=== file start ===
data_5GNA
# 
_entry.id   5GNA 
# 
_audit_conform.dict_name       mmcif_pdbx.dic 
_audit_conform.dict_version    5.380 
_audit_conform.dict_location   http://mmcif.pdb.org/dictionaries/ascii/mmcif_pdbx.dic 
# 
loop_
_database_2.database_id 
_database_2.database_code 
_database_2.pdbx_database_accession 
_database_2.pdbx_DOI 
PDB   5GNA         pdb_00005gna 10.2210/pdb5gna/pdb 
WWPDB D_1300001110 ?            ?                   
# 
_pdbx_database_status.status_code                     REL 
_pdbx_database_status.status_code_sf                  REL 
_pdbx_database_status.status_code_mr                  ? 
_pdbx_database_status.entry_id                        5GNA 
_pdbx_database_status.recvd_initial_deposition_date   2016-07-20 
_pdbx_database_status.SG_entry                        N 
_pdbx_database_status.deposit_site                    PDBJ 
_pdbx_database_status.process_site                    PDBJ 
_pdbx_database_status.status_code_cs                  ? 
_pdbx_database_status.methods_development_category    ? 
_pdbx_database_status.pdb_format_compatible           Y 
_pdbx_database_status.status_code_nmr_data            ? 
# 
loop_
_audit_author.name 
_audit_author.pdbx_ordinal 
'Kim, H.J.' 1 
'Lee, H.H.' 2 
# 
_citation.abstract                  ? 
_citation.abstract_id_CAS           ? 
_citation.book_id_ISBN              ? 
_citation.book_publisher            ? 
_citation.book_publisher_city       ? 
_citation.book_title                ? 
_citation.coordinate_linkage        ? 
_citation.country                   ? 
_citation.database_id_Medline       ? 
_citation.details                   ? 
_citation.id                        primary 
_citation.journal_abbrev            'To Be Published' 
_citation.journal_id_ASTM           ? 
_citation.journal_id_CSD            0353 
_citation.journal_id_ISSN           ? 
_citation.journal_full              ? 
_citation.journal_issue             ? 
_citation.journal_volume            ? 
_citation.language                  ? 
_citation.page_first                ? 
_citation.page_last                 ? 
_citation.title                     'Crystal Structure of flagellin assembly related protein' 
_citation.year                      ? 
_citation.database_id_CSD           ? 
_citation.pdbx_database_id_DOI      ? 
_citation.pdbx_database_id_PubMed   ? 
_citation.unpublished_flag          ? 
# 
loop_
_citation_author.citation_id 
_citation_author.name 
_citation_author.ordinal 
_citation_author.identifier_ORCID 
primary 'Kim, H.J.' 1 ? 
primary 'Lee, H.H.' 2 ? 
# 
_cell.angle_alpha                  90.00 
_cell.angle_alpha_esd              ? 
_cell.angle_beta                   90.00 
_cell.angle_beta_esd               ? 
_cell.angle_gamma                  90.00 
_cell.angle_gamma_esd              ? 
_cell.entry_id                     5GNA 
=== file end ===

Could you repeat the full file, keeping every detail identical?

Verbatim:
data_5GNA
# 
_entry.id   5GNA 
# 
_audit_conform.dict_name       mmcif_pdbx.dic 
_audit_conform.dict_version    5.380 
_audit_conform.dict_location   http://mmcif.pdb.org/dictionaries/ascii/mmcif_pdbx.dic 
# 
loop_
_database_2.database_id 
_database_2.database_code 
_database_2.pdbx_database_accession 
_database_2.pdbx_DOI 
PDB   5GNA         pdb_00005gna 10.2210/pdb5gna/pdb 
WWPDB D_1300001110 ?            ?                   
# 
_pdbx_database_status.status_code                     REL 
_pdbx_database_status.status_code_sf                  REL 
_pdbx_database_status.status_code_mr                  ? 
_pdbx_database_status.entry_id                        5GNA 
_pdbx_database_status.recvd_initial_deposition_date   2016-07-20 
_pdbx_database_status.SG_entry                        N 
_pdbx_database_status.deposit_site                    PDBJ 
_pdbx_database_status.process_site                    PDBJ 
_pdbx_database_status.status_code_cs                  ? 
_pdbx_database_status.methods_development_category    ? 
_pdbx_database_status.pdb_format_compatible           Y 
_pdbx_database_status.status_code_nmr_data            ? 
# 
loop_
_audit_author.name 
_audit_author.pdbx_ordinal 
'Kim, H.J.' 1 
'Lee, H.H.' 2 
# 
_citation.abstract                  ? 
_citation.abstract_id_CAS           ? 
_citation.book_id_ISBN              ? 
_citation.book_publisher            ? 
_citation.book_publisher_city       ? 
_citation.book_title                ? 
_citation.coordinate_linkage        ? 
_citation.country                   ? 
_citation.database_id_Medline       ? 
_citation.details                   ? 
_citation.id                        primary 
_citation.journal_abbrev            'To Be Published' 
_citation.journal_id_ASTM           ? 
_citation.journal_id_CSD            0353 
_citation.journal_id_ISSN           ? 
_citation.journal_full              ? 
_citation.journal_issue             ? 
_citation.journal_volume            ? 
_citation.language                  ? 
_citation.page_first                ? 
_citation.page_last                 ? 
_citation.title                     'Crystal Structure of flagellin assembly related protein' 
_citation.year                      ? 
_citation.database_id_CSD           ? 
_citation.pdbx_database_id_DOI      ? 
_citation.pdbx_database_id_PubMed   ? 
_citation.unpublished_flag          ? 
# 
loop_
_citation_author.citation_id 
_citation_author.name 
_citation_author.ordinal 
_citation_author.identifier_ORCID 
primary 'Kim, H.J.' 1 ? 
primary 'Lee, H.H.' 2 ? 
# 
_cell.angle_alpha                  90.00 
_cell.angle_alpha_esd              ? 
_cell.angle_beta                   90.00 
_cell.angle_beta_esd               ? 
_cell.angle_gamma                  90.00 
_cell.angle_gamma_esd              ? 
_cell.entry_id                     5GNA 